In Texas, impersonating another person online is a crime under Tex. Penal Code § 33.07. A plethora of legal implications have developed in the labor and employment law context with the rise of social media and advertising sites such as Craigslist. Employers may not yet realize the impact such sites can have on their organizations, but the use of those sites in the workplace has created unprecedented risks for employees and employers.
An Obsession for the Truth
According to a Houston Chronicle article, Tamantha Johnson, a Houston woman, suspected that her husband was cheating on her. She did not have proof, however. In her search for the truth, she allegedly “posted a Craiglist ad requesting sex from married men on behalf of her husband’s alleged mistress.” The alleged mistress fell victim to Johnson’s malevolent undertaking. The victim received nearly 100 requests for sex from unknown men, along with several unwanted nude photographs.
Besides tarnishing the victim’s reputation, the incident affected her financially. She worked as an instructor in her own business, and her business suffered a loss because of Johnson’s online impersonation. From the outset, the victim’s sense of security was gone since it was impossible to anticipate what Johnson would do next.
Johnson is currently facing a charge of felony online impersonation. During its investigation, the Houston Police Department successfully tracked her down by using an IP address that was registered to her place of employment. The content of her post was not related to her employer or coworkers whatsoever.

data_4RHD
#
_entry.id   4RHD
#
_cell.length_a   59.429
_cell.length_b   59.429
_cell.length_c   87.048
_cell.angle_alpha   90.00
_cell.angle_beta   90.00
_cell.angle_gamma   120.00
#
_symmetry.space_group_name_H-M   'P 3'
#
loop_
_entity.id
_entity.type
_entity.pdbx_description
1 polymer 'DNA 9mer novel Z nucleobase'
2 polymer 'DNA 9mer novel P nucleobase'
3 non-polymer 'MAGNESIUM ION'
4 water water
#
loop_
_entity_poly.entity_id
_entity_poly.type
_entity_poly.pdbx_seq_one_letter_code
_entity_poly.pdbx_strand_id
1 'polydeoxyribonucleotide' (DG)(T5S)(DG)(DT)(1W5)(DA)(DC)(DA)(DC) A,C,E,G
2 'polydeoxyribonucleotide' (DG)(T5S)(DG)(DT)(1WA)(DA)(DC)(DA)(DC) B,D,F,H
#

The ad was directed to an individual outside her workplace. Nonetheless, Johnson’s action placed her employer in a perilous situation because now it will be questioned on whether it had safeguards in place to prevent the incident from occurring.
Better Safe Than Sorry
Johnson’s malicious act provides many lessons for employees and employers. Regardless of whether online impersonation is a joke or an act of revenge, employees should refrain from such actions for obvious reasons.
Employers should periodically update the misconduct, computer, e-mail, and Internet usage sections of their employment manuals and handbooks. Employers should also remind employees of the dangers of inappropriate Internet use in the workplace during regular meetings.
Although it is impossible for an employer to have complete control over its employee’s actions, the above preventive measures should act as barricades. The reality is that social media and the Internet are here to stay, but if employers are vigilant and can anticipate workplace issues such as the one in this case, they will be one step closer to successfully maintaining an organization that protects all employees.
Jacob M. Monty–the managing partner of Monty & Ramirez, LLP and editor of Texas Employment Law Letter–practices at the intersection of immigration and labor law. He can be reached at firstname.lastname@example.org.